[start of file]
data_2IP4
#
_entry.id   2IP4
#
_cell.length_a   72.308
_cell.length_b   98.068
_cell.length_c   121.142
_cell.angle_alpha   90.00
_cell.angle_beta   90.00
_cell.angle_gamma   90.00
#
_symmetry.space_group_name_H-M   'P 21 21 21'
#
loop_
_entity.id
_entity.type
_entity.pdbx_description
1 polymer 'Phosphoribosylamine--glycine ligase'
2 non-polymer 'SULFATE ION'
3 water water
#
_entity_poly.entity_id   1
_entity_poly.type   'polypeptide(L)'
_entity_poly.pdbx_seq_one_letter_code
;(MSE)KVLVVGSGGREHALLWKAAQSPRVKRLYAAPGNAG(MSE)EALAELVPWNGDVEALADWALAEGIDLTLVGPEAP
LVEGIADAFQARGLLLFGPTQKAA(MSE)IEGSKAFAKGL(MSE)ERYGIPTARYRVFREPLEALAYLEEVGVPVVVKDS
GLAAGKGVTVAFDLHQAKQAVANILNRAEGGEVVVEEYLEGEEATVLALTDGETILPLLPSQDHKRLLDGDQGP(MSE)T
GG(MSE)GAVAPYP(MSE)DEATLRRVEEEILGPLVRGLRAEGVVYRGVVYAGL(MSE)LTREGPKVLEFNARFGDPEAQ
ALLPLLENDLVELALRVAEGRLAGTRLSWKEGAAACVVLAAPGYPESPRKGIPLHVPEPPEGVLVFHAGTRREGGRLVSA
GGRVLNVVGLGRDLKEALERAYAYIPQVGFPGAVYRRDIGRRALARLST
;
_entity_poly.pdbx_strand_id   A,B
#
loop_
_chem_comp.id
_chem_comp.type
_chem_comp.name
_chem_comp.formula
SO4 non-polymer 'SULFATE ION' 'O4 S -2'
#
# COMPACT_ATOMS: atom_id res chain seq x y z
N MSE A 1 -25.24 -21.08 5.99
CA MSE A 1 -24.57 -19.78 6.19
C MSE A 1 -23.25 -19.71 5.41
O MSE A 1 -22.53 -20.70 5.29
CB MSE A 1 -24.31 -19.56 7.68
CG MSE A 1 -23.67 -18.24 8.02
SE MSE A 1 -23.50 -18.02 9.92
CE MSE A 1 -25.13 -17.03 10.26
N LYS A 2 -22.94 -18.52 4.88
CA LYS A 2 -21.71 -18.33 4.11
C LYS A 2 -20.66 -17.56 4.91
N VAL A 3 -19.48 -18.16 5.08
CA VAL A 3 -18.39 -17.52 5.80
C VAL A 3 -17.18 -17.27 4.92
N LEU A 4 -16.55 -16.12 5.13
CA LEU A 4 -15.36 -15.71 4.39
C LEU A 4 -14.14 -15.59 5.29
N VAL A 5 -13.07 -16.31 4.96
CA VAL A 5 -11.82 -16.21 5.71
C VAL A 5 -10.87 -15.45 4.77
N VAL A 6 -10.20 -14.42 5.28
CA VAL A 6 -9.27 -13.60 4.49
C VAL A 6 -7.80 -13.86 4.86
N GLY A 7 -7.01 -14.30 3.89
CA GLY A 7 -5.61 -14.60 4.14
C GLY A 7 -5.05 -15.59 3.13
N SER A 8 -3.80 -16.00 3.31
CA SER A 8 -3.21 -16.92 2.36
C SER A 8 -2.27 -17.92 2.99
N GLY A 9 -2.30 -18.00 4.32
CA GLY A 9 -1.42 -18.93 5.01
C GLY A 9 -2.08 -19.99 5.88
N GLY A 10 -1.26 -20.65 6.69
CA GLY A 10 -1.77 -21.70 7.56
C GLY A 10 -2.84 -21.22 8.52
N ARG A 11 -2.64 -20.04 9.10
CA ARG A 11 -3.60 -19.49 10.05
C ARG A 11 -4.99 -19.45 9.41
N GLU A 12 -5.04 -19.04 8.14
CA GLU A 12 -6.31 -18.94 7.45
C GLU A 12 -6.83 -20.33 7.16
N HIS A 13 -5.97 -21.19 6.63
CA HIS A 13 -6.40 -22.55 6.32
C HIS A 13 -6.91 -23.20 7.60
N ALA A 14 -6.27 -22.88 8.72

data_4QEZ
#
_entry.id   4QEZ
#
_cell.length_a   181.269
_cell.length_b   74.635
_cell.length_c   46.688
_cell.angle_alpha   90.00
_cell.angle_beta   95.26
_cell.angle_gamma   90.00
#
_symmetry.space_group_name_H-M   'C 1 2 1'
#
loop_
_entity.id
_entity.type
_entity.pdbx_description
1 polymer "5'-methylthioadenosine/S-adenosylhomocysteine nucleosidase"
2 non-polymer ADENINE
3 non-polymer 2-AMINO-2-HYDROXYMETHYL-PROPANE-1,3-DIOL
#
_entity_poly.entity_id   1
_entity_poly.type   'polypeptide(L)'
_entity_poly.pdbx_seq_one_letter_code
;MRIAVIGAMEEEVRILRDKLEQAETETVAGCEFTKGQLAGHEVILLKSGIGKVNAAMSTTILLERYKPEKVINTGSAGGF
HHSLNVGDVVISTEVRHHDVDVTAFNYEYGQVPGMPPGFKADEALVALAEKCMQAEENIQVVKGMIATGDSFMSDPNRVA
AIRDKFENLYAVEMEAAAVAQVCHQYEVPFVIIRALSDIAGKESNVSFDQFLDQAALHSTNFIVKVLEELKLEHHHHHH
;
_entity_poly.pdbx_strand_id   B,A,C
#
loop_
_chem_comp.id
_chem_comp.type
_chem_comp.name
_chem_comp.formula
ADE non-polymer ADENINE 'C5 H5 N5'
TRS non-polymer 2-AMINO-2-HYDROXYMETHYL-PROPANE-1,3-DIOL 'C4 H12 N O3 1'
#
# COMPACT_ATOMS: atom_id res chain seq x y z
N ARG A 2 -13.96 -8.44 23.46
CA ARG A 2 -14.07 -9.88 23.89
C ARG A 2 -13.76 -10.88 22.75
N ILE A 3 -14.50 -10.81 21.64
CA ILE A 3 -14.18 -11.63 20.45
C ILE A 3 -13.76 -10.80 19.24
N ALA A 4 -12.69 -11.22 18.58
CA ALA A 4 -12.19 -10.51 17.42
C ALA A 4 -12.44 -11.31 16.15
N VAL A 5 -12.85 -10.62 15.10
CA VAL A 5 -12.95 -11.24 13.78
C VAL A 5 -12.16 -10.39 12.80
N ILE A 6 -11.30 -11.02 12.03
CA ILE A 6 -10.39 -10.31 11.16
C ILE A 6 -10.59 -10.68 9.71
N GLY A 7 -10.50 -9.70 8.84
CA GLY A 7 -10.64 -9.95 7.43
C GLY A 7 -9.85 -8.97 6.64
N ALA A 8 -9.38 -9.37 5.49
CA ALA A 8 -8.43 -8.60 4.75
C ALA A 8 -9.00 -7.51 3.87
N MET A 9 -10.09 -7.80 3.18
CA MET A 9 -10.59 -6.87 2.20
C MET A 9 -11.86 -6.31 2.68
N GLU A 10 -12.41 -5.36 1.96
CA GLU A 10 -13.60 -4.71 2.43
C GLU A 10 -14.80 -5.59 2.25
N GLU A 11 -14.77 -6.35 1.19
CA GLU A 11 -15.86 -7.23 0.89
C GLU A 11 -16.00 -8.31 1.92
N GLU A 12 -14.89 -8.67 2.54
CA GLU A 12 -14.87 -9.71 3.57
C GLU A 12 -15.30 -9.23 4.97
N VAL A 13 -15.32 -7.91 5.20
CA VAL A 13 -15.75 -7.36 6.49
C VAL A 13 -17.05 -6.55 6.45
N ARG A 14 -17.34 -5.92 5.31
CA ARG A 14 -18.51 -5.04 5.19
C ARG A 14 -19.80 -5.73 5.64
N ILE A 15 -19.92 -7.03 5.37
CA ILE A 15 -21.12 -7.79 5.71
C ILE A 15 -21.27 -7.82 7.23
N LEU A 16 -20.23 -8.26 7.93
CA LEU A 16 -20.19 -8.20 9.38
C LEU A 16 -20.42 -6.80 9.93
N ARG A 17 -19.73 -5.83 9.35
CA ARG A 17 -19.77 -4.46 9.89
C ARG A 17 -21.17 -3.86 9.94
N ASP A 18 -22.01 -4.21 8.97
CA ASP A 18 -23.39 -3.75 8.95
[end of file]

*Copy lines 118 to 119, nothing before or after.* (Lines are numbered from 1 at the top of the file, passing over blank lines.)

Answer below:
_chem_comp.id
_chem_comp.type